and a signifi cant body of contradictory states, “The effi cacy of paroxetine in Table 2. Selected Consumer Advertisements from SSRIs from Print, Television, and the World Wide Web
Selected Content from Consumer Advertisement
“Celexa helps to restore the brain’s chemical balance by increasing the supply of a chemical messenger in the brain called serotonin. Although the brain chemistry of depression is not fully understood, there does exist a growing body of evidence to support the view that people with depression have an imbalance of the brain’s neurotransmitters” [57].
“LEXAPRO appears to work by increasing the available supply of serotonin. Here’s how: The naturally occurring chemical serotonin is sent from one nerve cell to the next.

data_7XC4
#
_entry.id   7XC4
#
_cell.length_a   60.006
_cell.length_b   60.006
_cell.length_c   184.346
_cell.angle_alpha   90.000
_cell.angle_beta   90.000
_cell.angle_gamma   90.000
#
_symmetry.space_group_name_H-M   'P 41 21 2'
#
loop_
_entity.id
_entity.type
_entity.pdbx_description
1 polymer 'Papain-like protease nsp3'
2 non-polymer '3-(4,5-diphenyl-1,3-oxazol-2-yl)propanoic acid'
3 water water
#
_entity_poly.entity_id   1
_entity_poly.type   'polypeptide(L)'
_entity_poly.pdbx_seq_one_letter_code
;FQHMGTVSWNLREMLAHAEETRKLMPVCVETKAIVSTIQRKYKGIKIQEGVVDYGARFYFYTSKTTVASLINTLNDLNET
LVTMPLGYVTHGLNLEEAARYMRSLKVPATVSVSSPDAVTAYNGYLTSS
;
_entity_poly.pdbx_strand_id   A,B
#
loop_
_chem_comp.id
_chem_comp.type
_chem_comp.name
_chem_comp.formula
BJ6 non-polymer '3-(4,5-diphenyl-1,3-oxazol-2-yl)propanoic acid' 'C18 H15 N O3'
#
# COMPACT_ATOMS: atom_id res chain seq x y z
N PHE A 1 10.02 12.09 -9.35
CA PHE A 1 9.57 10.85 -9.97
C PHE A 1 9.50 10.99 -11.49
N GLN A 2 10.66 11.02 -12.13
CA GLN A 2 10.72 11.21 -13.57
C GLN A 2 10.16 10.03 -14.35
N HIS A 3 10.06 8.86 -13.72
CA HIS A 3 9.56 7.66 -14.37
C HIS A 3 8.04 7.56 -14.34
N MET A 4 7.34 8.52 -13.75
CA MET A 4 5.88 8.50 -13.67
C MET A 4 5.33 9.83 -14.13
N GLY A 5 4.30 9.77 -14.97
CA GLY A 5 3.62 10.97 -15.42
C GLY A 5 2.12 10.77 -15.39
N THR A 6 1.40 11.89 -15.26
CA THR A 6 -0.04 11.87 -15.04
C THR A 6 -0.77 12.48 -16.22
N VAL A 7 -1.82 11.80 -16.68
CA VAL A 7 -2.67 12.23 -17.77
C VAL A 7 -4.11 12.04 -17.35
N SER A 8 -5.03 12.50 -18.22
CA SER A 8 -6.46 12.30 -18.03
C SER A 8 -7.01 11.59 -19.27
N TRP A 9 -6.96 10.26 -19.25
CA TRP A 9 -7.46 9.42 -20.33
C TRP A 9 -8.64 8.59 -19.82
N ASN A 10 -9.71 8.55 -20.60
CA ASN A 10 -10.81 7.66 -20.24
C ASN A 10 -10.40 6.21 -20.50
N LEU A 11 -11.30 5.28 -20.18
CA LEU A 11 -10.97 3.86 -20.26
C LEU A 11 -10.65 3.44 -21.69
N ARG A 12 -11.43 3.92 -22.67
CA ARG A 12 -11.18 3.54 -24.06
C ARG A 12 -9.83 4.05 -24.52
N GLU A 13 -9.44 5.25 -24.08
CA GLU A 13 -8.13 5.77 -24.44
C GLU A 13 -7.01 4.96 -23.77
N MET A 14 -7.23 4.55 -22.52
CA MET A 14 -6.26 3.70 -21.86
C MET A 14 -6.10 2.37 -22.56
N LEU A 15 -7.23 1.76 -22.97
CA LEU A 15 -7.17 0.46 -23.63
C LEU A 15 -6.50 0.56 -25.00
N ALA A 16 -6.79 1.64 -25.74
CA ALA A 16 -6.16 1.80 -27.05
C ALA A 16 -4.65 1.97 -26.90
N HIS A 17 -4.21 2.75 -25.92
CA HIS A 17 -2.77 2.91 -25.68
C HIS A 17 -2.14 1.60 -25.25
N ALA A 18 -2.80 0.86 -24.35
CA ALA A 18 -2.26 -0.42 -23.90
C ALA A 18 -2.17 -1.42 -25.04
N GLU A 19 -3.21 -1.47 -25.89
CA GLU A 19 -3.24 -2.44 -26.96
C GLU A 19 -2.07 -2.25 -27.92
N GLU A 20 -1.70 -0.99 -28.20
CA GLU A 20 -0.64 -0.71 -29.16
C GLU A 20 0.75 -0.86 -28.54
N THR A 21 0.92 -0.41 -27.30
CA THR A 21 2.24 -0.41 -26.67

The nerve cell picks up the serotonin and sends some of it back to the fi rst nerve cell, similar to a conversation between two people.
In people with depression and anxiety, there is an imbalance of serotonin—too much serotonin is reabsorbed by the fi rst nerve cell, so the next cell does not have enough; as in a conversation, one person might do all the talking and the other person does not get to comment, leading to a communication imbalance.
LEXAPRO blocks the serotonin from going back into the fi rst nerve cell. This increases the amount of serotonin available for the next nerve cell, like a conversation moderator.